Turkey is arguably applying a similar calculus to its growing engagement with Ukraine. A mid-October presidential summit between the two countries advanced a defence cooperation partnership, bringing about a ‘new geopolitical reality in the Black Sea region’. The cooperation agreement signed by Ankara and Kyiv encompasses advanced defence industrial collaboration on aerospace engines and unmanned aerial systems, including the co-production of an unmanned fighter jet. In a direct challenge to Moscow, Turkey also agreed to sell its well-regarded Bayraktar armed drone to Ukraine and has purchased the Ukrainian-modernised S-125 (Goa-3) surface-to-air missile system.

Ankara also appears set on revitalising the idea of pan-Turkic solidarity to build an alliance across Central Asia and the Caucasus. Turkey was a founding member of the Cooperation Council of Turkic-Speaking States that was formed in 2009 with the primary goal of deepening cooperation between Ankara and the Turkic-speaking states of the former Soviet Union. This group was seen as ‘tailor-made to extend Turkish influence in Central Asia’. While it got off to a slow start, it appears to have gained relevance and momentum since late 2019 when Uzbekistan formally joined.

Significantly, Turkey is also pursuing a program of defence cooperation with the two largest Central Asian states, Kazakhstan and Uzbekistan, that presents a direct challenge to Russia. Kazakhstan has entered into a military cooperation agreement with Turkey that encompasses defence industry, intelligence-sharing, joint exercises, information systems and cyber defence, as well as military training and military scientific and technical research. Uzbekistan signed a similar agreement with Turkey in late October, during a visit by the Turkish defence minister. This visit also gave rise to an intriguing albeit largely fanciful debate about the creation of an ‘Army of Turan’ and a NATO-style military bloc of all six Turkic-speaking states led by Ankara.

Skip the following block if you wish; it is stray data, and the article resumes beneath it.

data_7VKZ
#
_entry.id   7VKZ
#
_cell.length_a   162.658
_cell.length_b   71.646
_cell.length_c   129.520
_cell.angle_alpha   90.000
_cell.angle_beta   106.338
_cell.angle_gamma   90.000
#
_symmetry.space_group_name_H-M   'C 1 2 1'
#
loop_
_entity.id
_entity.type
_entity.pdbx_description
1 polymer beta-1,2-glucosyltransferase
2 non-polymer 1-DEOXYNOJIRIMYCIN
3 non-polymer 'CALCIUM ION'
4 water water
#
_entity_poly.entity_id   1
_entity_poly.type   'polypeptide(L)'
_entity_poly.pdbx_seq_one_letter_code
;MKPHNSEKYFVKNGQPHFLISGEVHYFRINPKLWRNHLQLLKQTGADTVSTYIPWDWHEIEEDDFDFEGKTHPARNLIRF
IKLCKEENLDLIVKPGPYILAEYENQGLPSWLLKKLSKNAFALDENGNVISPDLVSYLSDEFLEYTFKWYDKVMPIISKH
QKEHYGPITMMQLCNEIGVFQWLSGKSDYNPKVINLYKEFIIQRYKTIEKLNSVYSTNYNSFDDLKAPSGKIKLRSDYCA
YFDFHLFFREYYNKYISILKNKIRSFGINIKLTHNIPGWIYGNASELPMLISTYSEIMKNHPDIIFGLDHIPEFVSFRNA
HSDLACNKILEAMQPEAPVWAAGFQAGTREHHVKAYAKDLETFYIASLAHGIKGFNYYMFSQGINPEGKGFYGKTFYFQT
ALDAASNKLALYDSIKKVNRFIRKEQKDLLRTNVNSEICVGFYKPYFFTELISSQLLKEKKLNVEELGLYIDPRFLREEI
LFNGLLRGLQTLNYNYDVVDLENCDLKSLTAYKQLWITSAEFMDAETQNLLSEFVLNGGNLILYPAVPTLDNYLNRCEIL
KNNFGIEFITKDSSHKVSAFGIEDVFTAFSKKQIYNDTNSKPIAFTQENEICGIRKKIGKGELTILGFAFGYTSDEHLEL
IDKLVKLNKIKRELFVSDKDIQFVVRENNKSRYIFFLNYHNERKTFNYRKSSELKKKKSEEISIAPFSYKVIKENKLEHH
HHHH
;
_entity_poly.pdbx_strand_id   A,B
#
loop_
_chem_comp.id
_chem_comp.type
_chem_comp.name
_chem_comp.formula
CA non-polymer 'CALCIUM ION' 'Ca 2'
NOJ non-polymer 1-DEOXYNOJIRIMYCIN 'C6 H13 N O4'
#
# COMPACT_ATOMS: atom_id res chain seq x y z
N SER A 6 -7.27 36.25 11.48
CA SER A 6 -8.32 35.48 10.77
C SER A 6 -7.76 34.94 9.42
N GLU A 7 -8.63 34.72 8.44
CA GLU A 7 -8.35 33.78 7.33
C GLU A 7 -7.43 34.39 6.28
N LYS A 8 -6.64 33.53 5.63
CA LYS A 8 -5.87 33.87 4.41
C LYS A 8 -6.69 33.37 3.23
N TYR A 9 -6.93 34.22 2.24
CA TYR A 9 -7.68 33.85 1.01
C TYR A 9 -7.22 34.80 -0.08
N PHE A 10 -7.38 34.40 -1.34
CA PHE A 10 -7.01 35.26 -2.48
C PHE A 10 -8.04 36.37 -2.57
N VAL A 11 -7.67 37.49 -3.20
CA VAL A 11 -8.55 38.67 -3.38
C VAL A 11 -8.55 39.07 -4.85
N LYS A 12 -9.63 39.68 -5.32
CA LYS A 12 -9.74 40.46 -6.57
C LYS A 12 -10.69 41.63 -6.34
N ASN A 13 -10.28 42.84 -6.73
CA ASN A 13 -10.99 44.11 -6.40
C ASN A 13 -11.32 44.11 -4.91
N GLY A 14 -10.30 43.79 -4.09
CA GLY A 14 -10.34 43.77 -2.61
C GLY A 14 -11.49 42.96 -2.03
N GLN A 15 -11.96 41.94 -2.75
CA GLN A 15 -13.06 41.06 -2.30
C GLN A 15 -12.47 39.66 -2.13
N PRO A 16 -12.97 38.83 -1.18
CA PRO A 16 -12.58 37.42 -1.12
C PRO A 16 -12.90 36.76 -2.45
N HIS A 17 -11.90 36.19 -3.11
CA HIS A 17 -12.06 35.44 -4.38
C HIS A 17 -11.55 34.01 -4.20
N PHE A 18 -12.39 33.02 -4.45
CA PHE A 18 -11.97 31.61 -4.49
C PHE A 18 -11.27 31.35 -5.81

These initiatives, all of which appear to be conducted in stark defiance of Russian interests given they are directed at countries historically within Moscow’s orbit, suggest that Ankara is heading on a collision course with Moscow rather than towards a detente. And while Russia may have tolerated confrontations with Turkey in Syria and Libya, where their proxy armies have been in direct conflict, it’s likely to be less tolerant of Ankara’s manoeuvrings in its own backyard.

Policymakers in Washington and Brussels correctly view the growing crisis with Turkey as presenting a challenge to the future of NATO. But they also need to be careful to not conflate this issue with more enduring existential questions about NATO’s core purpose and its broader membership. It is evident that Turkey is forging a new geopolitical axis that may see it increasingly diverge from the core objectives of NATO.

But, importantly, this axis will also act as a counterbalance to Russia across the Middle East and Eurasia. Policymakers in Washington and Brussels ruminating on how to manage Ankara should remain mindful of this. They should continue to leverage the transactional nature of Turkish foreign policy under Erdogan to encourage Ankara to work with the West, rather than against it, regardless of whether Turkey remains a functional member of the NATO alliance.